Department of Political Science

Nomination violence in Uganda's National Resistance Movement

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Institutional explanations of intra-party violence rarely address political
economy dynamics shaping the institutions in question, and therefore they
fail to understand their emergence and their stability. Specifically, focusing
on institutional factors alone does not enable a nuanced understanding
of candidate nomination violence and why some constituencies are peaceful
while others are violent. This article theorizes nomination violence in
dominant-party systems in sub-Saharan Africa. Drawing on political settlement
theory, it examines the nature of nomination violence in Uganda’s
October 2015 National Resistance Movement (NRM) primaries. We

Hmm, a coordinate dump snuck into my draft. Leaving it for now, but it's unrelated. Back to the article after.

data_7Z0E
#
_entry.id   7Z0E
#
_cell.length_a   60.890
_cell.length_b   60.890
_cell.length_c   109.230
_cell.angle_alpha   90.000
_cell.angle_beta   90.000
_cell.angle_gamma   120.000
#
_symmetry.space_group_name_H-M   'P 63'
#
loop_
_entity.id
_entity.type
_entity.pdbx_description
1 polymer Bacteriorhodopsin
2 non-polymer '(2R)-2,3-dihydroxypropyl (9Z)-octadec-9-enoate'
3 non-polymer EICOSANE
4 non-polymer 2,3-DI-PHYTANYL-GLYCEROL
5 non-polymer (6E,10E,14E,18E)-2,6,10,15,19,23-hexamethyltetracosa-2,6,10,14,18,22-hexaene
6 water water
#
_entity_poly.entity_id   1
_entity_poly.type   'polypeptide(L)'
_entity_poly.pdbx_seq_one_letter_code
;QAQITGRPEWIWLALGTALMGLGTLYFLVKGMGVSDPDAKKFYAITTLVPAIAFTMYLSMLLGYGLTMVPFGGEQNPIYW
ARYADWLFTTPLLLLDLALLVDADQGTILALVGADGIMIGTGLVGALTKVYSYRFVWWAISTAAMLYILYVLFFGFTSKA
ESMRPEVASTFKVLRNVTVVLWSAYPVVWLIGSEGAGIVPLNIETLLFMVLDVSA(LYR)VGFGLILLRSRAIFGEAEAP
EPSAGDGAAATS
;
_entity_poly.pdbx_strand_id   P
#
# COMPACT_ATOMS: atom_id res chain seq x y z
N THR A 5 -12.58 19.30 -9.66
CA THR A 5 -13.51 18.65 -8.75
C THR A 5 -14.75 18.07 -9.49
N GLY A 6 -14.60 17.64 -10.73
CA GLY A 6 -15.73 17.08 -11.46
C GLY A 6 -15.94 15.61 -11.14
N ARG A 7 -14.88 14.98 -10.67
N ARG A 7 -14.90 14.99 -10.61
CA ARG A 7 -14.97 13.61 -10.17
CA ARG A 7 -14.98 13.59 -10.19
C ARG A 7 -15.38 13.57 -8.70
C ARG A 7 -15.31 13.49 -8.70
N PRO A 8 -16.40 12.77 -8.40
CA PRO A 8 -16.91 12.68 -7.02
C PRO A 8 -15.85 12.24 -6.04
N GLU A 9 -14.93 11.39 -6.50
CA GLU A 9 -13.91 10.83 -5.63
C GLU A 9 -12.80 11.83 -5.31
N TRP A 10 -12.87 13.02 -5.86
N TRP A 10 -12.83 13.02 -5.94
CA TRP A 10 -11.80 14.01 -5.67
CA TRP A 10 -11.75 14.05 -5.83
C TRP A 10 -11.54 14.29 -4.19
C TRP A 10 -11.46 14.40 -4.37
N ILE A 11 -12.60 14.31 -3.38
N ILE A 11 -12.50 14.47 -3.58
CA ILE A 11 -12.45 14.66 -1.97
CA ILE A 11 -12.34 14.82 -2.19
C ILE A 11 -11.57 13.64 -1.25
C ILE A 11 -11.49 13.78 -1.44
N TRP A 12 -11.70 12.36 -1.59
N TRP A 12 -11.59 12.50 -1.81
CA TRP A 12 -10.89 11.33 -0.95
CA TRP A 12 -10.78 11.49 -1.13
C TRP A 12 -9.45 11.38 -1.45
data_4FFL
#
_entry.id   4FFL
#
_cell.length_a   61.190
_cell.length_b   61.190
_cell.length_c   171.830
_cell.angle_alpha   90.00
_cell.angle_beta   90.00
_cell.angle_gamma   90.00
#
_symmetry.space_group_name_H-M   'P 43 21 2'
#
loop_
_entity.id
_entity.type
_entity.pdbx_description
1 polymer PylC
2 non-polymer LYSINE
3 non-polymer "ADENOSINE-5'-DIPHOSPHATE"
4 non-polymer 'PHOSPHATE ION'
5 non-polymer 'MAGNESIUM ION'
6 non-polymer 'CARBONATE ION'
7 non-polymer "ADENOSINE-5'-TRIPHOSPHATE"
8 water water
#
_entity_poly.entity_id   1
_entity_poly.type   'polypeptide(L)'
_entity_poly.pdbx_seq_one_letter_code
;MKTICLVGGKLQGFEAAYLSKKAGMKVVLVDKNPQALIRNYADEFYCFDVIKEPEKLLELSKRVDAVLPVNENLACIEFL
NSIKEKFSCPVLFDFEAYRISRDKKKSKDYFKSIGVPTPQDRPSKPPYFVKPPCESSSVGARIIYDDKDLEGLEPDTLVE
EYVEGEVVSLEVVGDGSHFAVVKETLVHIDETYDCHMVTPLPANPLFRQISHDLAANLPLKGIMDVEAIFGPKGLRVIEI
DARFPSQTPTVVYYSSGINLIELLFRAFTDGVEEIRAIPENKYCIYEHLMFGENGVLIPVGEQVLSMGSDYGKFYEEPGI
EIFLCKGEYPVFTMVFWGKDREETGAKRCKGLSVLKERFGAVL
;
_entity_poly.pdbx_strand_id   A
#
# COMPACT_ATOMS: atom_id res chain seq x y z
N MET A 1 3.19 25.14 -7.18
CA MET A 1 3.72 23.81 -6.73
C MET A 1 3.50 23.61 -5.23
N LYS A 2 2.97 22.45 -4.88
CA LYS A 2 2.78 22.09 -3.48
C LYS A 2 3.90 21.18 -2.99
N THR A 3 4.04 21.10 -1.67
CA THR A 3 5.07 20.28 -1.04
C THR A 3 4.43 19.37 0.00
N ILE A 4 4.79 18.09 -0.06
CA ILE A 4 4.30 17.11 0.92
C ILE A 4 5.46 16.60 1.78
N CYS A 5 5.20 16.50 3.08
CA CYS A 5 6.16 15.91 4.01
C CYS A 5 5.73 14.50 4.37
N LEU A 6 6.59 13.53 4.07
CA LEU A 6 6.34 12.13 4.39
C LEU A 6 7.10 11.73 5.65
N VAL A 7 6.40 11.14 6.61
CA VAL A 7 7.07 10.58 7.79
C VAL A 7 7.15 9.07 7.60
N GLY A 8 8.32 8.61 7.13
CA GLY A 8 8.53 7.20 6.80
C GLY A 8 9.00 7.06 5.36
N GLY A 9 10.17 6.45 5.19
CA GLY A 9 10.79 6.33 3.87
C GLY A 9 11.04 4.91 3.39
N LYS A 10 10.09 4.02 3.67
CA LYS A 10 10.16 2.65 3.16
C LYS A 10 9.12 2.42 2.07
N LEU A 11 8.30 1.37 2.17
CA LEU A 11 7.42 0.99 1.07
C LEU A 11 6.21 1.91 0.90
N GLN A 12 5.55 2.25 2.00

argue that the violence is a constitutive part of Uganda’s political settlement
under the NRM. Nomination procedures remain weak in order for
the NRM ruling elite to include multiple factions that compete for access
while being able to intervene in the election process when needed. This
means, in turn, that violence tends to become particularly prominent in
constituencies characterized by proxy wars, where competition between
local candidates is reinforced by a conflict among central-level elites in
the president’s inner circle. We call for the proxy war thesis to be tested in
case studies of other dominant parties’ nomination processes.
Original languageEnglish
JournalAfrican Affairs
Pages (from-to)177-198
Number of pages22
Publication statusPublished - Apr 2021

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